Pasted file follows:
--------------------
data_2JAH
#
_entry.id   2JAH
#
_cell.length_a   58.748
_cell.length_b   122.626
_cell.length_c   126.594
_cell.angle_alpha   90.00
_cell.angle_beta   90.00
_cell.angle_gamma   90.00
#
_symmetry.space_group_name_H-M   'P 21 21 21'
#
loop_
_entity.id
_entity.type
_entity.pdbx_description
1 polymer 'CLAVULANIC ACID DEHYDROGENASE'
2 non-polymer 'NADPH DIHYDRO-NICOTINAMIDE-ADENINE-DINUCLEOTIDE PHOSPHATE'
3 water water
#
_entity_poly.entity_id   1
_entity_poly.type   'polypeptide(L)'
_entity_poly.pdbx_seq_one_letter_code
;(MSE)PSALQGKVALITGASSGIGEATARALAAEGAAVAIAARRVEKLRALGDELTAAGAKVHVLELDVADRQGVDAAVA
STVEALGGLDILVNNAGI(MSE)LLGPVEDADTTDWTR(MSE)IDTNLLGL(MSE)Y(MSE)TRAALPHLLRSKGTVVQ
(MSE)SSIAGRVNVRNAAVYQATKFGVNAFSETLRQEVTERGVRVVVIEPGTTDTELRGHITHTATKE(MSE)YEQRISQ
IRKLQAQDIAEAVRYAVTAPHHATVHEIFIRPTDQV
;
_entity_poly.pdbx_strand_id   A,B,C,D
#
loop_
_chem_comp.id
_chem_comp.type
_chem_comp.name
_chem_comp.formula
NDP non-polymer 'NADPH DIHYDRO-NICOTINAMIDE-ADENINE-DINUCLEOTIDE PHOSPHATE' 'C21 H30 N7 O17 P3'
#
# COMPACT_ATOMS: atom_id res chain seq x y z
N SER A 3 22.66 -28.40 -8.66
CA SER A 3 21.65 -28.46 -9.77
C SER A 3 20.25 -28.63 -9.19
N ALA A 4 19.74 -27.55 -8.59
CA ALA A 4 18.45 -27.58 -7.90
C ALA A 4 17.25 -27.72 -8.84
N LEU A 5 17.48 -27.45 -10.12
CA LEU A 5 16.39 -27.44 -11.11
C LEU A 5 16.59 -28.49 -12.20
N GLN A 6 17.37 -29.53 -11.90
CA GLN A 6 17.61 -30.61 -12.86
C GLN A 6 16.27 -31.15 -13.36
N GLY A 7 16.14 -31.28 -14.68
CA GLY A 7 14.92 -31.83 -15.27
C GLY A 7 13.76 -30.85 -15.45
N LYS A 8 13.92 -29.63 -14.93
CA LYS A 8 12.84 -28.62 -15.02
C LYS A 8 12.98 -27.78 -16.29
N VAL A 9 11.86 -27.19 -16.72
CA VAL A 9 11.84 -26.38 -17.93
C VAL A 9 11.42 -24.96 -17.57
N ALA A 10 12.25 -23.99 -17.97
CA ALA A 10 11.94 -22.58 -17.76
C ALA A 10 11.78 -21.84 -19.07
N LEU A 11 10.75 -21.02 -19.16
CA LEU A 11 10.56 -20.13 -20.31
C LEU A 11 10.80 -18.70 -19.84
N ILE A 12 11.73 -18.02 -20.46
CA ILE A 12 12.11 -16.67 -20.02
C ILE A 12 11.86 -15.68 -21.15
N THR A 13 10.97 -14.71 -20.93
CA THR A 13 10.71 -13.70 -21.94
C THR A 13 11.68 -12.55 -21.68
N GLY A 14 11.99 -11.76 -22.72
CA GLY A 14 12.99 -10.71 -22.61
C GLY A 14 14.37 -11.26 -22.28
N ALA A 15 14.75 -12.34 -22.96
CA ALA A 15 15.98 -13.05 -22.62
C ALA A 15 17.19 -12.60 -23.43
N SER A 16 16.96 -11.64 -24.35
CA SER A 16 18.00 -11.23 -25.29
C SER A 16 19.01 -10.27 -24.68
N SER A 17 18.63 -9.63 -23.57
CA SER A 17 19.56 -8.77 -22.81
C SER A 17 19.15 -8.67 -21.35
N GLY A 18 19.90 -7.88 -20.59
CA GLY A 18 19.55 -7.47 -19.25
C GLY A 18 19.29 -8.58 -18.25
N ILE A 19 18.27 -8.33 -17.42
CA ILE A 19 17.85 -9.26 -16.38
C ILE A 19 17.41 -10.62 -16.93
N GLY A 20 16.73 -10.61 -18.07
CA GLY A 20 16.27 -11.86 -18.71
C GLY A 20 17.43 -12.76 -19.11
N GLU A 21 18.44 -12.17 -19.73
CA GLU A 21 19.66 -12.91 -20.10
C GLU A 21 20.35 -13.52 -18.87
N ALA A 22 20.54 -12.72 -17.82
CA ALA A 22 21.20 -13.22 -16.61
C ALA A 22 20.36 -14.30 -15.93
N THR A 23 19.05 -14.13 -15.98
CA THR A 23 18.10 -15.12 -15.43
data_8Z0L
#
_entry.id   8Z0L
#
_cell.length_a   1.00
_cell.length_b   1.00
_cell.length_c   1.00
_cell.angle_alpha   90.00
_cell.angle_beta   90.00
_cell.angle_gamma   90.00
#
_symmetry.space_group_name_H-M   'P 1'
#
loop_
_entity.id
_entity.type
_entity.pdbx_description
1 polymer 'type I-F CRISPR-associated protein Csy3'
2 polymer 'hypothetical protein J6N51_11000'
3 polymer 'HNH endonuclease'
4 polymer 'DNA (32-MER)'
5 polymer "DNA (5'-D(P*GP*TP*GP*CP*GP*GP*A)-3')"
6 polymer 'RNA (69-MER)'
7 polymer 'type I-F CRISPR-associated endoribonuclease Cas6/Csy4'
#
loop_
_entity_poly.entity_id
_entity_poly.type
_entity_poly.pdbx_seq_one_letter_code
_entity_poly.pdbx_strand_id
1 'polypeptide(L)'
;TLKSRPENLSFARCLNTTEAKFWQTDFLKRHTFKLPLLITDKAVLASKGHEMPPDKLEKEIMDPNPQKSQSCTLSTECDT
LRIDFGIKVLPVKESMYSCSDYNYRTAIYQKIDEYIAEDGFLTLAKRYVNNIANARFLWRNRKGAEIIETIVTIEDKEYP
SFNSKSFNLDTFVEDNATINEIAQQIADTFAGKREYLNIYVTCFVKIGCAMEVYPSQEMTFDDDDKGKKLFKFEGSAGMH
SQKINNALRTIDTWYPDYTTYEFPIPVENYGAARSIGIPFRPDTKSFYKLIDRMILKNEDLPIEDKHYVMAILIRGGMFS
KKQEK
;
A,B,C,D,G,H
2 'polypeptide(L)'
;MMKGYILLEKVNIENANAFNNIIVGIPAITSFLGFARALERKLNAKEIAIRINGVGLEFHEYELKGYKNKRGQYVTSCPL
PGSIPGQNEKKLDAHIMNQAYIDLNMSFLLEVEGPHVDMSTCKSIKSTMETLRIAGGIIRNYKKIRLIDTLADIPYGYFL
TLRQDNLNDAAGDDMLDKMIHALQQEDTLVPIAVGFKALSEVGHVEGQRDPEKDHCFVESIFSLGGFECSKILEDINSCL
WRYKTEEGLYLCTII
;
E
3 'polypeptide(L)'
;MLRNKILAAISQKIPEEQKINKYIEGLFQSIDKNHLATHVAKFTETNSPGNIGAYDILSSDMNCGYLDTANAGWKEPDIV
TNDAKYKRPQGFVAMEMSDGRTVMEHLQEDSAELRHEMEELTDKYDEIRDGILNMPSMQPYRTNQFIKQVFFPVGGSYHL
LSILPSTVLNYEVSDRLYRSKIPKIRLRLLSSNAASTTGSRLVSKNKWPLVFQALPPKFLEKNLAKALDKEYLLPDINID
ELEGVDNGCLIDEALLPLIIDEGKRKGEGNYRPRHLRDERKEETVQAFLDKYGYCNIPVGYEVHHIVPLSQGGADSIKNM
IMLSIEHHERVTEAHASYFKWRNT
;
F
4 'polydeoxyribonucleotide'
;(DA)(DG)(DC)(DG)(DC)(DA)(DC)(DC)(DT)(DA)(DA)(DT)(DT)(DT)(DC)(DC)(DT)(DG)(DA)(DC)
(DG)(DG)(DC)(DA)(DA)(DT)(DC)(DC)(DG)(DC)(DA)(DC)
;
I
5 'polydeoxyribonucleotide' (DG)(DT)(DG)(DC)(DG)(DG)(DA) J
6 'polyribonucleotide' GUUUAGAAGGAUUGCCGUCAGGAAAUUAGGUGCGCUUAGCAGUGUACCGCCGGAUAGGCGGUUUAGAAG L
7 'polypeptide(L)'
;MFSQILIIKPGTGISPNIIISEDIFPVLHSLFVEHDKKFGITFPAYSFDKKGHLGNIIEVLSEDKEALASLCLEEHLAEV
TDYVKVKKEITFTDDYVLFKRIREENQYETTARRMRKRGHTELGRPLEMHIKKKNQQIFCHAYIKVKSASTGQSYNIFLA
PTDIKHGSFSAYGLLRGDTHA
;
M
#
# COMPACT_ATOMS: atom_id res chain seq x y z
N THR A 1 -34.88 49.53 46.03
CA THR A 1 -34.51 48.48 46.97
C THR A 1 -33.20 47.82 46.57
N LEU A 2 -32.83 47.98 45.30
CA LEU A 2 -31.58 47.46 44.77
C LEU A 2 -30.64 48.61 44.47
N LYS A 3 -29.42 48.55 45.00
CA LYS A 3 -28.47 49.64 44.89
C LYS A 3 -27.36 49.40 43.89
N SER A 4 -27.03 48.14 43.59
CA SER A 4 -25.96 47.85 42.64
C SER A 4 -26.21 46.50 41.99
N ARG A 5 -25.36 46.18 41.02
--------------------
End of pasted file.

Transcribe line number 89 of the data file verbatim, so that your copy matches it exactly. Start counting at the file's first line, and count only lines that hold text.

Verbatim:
CA ILE A 19 17.85 -9.26 -16.38